The Reinvention of Leeds United
Yellow Jersey, £16.99
Reviewed by David Stubbs
From WSC 285 November 2010
Thanks to the searing influence of David Peace, Leeds Utd currently burn vividly on the collective consciousness. It helps that their team-sheet remained so constant under Don Revie – nine of the 1963-64 promotion squad were still regulars nearly a decade later. Even many non-supporters of a certain age can recite the classic line-up, as easily as if it were the Dad's Army platoon – Sprake, Reaney, Cooper, Madeley, etc, invariably culminating in Bates – Mick Bates, the perennial substitute and Private Sponge of the organisation.
With Promised Land, Sunday Mirror journalist Anthony Clavane might appear to be riding on the coat-tails of all things Damned United. He even employs the Peace device of commencing chapters with italicised, emotional, ruminative passages which sit apart from the narrative. However, Clavane, who was brought up in Leeds during the 1960s and 70s, coming from a Jewish family who had first settled in the city around the turn of the century, provides a splendidly acute, richly evocative and autobiographically laced take on familiar material. This isn't just a history of Leeds Utd but a condensed history of the town, whose undulating fortunes and thwarted ambitions to get beyond itself have been reflected in the history of its football club, which has oscillated between over- and under-achievement.
It's also a history of the growing influence of Leeds' Jewish community over both town and club, initially ostracised but, through figures like chairman Manny Cussins, eventually reaching the point where one club director would remark: "There'd be no Leeds Utd without the Jews." Yet anti-Semitism was never quite extinguished, always threatened to recrudesce.
No page goes unturned without the eyebrow raising at some telling detail, like the single seashell listed among the pioneering black player Albert Johanneson's possessions after he was found dead in his flat aged 53. Clavane draws telling parallels – between the fire-sale Leeds City were obliged to undertake at the Metropole Hotel, following financial ruin and dissolution in 1919 (raising just £10,000 for the entire squad), and the similarly ignominious sell-off following the doomed Ridsdale effort to "Live the dream" in the Noughties. There is a sense of a city, a team, in the debilitating grip of the fatalism and morbid superstition which beset Revie in his later years, when, to paraphrase Brian Clough, he had his players believing in everything but themselves. At key moments, in key finals, Leeds' nerve seems to fail them, as it does Billy Liar in the final scene when Julie Christie departs for London without him.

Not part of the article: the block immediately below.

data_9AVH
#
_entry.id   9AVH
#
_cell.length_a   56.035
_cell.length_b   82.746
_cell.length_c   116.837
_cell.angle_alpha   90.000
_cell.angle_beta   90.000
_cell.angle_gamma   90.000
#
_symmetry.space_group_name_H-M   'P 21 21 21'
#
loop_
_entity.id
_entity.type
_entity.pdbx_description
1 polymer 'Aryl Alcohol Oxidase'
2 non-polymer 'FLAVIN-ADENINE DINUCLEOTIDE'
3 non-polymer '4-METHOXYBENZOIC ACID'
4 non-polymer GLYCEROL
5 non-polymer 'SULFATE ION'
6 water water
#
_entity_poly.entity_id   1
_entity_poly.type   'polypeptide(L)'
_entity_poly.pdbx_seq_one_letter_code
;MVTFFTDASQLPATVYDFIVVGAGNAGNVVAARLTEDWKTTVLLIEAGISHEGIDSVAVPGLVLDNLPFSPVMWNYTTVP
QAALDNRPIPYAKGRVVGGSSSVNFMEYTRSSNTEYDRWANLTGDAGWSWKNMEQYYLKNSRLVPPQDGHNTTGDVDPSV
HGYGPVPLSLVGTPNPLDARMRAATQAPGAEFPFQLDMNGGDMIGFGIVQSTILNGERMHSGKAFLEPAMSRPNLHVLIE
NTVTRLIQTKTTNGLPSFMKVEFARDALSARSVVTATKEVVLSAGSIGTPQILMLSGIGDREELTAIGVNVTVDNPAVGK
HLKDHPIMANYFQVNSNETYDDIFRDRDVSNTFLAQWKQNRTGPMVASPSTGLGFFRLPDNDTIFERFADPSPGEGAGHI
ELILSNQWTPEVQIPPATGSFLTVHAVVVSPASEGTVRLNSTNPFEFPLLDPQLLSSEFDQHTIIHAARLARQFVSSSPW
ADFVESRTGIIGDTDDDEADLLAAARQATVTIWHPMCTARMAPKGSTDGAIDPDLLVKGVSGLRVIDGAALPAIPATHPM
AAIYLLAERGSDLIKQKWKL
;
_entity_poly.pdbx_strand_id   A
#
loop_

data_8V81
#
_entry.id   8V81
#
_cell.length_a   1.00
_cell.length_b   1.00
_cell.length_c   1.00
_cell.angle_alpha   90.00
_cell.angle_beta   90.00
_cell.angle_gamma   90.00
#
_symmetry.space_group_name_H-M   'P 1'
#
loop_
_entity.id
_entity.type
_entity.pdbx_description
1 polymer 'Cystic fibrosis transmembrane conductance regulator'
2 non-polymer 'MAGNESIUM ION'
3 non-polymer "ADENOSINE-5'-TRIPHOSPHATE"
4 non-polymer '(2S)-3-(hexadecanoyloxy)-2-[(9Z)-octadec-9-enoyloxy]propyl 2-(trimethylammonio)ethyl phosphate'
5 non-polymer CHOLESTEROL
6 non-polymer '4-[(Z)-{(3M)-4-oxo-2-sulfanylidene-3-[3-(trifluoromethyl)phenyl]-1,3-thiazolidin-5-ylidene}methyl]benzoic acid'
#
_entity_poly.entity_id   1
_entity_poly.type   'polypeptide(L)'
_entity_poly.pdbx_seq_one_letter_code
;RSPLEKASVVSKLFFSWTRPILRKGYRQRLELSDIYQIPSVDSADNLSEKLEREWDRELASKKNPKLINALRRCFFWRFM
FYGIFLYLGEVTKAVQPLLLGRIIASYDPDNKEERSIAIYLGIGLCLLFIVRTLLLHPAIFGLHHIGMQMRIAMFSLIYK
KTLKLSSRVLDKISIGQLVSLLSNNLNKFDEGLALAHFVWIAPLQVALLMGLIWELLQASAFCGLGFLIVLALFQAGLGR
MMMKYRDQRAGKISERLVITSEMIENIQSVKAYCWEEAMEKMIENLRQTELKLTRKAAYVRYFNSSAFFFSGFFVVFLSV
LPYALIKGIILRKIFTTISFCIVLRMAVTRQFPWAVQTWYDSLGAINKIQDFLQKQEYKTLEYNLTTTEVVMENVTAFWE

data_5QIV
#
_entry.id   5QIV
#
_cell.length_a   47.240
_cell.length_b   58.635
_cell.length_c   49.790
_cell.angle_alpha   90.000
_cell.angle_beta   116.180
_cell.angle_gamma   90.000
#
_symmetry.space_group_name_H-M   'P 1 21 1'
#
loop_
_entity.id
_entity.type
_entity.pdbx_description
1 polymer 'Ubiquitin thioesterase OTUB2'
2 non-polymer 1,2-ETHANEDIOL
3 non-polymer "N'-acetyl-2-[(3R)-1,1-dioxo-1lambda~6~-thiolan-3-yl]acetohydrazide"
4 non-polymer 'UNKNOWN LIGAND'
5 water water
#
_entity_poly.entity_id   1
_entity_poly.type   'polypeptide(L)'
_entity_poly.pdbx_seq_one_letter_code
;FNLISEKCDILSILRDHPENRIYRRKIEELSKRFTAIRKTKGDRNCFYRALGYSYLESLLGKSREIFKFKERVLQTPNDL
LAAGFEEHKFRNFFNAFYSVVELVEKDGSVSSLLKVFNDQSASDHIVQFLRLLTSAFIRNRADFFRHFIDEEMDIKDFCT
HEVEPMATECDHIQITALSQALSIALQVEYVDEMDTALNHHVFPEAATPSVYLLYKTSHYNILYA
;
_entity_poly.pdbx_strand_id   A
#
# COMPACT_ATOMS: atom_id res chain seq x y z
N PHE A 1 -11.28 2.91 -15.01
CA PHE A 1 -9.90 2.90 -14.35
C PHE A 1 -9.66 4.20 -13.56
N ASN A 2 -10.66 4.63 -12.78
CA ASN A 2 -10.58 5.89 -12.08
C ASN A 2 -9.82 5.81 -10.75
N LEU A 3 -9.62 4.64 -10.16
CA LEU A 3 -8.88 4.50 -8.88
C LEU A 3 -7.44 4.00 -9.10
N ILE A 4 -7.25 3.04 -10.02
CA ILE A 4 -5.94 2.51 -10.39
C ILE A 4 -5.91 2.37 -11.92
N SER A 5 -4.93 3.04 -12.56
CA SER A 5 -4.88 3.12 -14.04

The author parallels the nadir of Leeds Utd FC circa 1978 against the city at the time, stalked by the Ripper, its idealistic Quarry Hill housing project recently demolished. Leeds' recent footballing misfortunes are set against the backdrop of a shiny, post-modern urban regeneration scheme gone awry, with thousands of riverside apartments currently sitting empty. Racism is a recurring menace, be it that faced by his Jewish ancestors, through to the 1970s and the malignant presence of the National Front and Service Crew, to Bowyergate and present-day antipathy towards Leeds' Pakistani community, from whose ranks the July 7 bombers were drawn.
And yet there are moments of improbable resurgence and civic pride – the 1970s rise of Super Leeds, the inspirational courage of the Leeds United Against Racism initiative in the 1980s and the miraculous League triumph of 1992. Even today, there is hope in Leeds overcoming Bristol Rovers on the final day of last season when they looked as if, yet again, they were going to choke. All they need is for the club to be prised from Ken Bates's cold, undead hands and neutrals could learn to like the club once more. They should certainly have no trouble enjoying this book.